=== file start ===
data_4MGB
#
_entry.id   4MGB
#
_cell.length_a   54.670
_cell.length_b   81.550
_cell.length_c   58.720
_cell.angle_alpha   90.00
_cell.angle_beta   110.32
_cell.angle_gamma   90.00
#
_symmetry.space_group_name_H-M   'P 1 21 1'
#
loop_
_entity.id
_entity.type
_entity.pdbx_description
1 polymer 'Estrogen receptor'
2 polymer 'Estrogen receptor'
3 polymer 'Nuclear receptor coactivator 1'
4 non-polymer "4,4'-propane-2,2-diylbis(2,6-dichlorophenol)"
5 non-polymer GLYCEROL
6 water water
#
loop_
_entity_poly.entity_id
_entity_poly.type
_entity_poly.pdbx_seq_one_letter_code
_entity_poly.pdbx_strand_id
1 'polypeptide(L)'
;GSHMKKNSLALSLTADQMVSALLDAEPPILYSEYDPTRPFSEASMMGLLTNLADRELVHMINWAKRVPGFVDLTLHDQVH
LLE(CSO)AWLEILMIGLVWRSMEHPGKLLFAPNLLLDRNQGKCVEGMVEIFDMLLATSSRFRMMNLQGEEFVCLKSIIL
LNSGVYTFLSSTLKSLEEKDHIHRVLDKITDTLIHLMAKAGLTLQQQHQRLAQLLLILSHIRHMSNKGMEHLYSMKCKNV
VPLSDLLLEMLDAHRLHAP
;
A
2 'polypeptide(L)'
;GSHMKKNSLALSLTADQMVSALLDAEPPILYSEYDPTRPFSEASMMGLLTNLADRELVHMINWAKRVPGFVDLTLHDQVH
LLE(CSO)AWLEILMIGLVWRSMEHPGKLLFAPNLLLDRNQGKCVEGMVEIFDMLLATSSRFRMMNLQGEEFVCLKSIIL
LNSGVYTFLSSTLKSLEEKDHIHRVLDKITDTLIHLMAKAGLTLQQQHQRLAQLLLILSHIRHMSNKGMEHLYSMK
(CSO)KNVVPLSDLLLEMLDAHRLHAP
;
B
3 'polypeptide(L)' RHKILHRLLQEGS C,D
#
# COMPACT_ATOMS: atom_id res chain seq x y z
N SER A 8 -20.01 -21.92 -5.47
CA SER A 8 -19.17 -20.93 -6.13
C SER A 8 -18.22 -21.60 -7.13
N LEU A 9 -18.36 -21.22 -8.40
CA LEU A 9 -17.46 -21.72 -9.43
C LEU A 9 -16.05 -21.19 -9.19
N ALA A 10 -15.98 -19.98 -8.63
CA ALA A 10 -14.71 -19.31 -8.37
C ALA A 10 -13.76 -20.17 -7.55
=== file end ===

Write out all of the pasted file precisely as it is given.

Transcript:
data_4MGB
#
_entry.id   4MGB
#
_cell.length_a   54.670
_cell.length_b   81.550
_cell.length_c   58.720
_cell.angle_alpha   90.00
_cell.angle_beta   110.32
_cell.angle_gamma   90.00
#
_symmetry.space_group_name_H-M   'P 1 21 1'
#
loop_
_entity.id
_entity.type
_entity.pdbx_description
1 polymer 'Estrogen receptor'
2 polymer 'Estrogen receptor'
3 polymer 'Nuclear receptor coactivator 1'
4 non-polymer "4,4'-propane-2,2-diylbis(2,6-dichlorophenol)"
5 non-polymer GLYCEROL
6 water water
#
loop_
_entity_poly.entity_id
_entity_poly.type
_entity_poly.pdbx_seq_one_letter_code
_entity_poly.pdbx_strand_id
1 'polypeptide(L)'
;GSHMKKNSLALSLTADQMVSALLDAEPPILYSEYDPTRPFSEASMMGLLTNLADRELVHMINWAKRVPGFVDLTLHDQVH
LLE(CSO)AWLEILMIGLVWRSMEHPGKLLFAPNLLLDRNQGKCVEGMVEIFDMLLATSSRFRMMNLQGEEFVCLKSIIL
LNSGVYTFLSSTLKSLEEKDHIHRVLDKITDTLIHLMAKAGLTLQQQHQRLAQLLLILSHIRHMSNKGMEHLYSMKCKNV
VPLSDLLLEMLDAHRLHAP
;
A
2 'polypeptide(L)'
;GSHMKKNSLALSLTADQMVSALLDAEPPILYSEYDPTRPFSEASMMGLLTNLADRELVHMINWAKRVPGFVDLTLHDQVH
LLE(CSO)AWLEILMIGLVWRSMEHPGKLLFAPNLLLDRNQGKCVEGMVEIFDMLLATSSRFRMMNLQGEEFVCLKSIIL
LNSGVYTFLSSTLKSLEEKDHIHRVLDKITDTLIHLMAKAGLTLQQQHQRLAQLLLILSHIRHMSNKGMEHLYSMK
(CSO)KNVVPLSDLLLEMLDAHRLHAP
;
B
3 'polypeptide(L)' RHKILHRLLQEGS C,D
#
# COMPACT_ATOMS: atom_id res chain seq x y z
N SER A 8 -20.01 -21.92 -5.47
CA SER A 8 -19.17 -20.93 -6.13
C SER A 8 -18.22 -21.60 -7.13
N LEU A 9 -18.36 -21.22 -8.40
CA LEU A 9 -17.46 -21.72 -9.43
C LEU A 9 -16.05 -21.19 -9.19
N ALA A 10 -15.98 -19.98 -8.63
CA ALA A 10 -14.71 -19.31 -8.37
C ALA A 10 -13.76 -20.17 -7.55